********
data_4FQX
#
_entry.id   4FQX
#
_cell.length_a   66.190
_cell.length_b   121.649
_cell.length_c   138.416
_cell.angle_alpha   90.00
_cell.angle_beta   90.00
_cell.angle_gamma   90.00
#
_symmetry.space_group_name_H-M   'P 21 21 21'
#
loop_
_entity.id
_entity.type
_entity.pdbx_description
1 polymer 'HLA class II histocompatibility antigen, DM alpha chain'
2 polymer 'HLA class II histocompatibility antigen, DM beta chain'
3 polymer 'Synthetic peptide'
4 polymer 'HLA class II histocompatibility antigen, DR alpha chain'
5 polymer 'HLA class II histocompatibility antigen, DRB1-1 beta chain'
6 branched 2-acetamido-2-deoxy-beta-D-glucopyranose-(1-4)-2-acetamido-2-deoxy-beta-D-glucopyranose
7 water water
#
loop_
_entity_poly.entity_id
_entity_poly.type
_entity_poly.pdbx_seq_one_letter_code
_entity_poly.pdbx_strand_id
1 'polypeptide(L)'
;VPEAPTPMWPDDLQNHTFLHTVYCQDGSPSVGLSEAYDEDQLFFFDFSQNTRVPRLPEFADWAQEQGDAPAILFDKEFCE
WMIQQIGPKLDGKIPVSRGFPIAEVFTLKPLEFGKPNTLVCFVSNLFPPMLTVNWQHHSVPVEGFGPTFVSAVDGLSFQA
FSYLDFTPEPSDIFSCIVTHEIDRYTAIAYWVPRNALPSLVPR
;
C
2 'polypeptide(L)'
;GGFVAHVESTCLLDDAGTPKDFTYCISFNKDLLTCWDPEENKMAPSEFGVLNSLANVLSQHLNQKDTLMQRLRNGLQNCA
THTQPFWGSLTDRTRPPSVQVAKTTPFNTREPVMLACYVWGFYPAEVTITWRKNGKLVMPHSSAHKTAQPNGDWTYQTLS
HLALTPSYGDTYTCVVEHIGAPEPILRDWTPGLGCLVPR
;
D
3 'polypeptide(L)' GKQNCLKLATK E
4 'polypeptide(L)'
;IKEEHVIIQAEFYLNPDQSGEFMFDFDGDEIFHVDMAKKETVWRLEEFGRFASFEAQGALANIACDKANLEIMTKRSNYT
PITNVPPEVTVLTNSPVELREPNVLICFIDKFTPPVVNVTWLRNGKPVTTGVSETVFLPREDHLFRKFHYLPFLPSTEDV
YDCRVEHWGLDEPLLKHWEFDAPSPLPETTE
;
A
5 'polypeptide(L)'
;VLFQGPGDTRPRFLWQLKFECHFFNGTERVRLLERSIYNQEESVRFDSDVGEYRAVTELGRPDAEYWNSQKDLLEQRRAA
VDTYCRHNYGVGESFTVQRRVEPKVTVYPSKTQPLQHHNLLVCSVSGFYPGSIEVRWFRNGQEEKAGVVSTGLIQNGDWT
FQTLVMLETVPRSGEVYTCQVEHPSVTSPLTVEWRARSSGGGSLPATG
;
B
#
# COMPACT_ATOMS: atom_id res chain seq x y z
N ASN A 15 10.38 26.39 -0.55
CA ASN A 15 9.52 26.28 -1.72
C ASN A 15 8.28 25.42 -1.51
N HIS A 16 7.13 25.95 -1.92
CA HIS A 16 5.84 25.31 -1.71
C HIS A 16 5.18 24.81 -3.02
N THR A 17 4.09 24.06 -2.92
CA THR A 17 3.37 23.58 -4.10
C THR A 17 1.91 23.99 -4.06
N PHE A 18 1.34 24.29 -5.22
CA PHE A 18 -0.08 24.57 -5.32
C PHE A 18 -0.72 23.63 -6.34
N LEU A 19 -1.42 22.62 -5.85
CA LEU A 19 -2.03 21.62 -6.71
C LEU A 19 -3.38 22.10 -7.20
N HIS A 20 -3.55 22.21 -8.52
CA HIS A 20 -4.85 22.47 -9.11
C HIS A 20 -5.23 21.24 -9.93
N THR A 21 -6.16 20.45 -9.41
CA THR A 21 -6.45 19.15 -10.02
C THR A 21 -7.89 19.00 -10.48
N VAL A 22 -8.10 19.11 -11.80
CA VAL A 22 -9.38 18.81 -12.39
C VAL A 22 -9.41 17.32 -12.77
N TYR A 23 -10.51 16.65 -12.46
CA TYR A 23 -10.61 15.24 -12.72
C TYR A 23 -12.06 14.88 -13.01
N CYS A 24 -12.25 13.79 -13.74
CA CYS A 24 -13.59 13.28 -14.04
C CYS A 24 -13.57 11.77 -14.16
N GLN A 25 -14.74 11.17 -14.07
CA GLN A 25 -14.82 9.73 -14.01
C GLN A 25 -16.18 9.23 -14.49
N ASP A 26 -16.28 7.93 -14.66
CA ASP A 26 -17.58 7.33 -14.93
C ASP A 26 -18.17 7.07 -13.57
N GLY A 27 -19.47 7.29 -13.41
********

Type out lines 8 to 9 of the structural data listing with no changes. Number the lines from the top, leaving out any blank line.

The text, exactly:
_cell.angle_alpha   90.00
_cell.angle_beta   90.00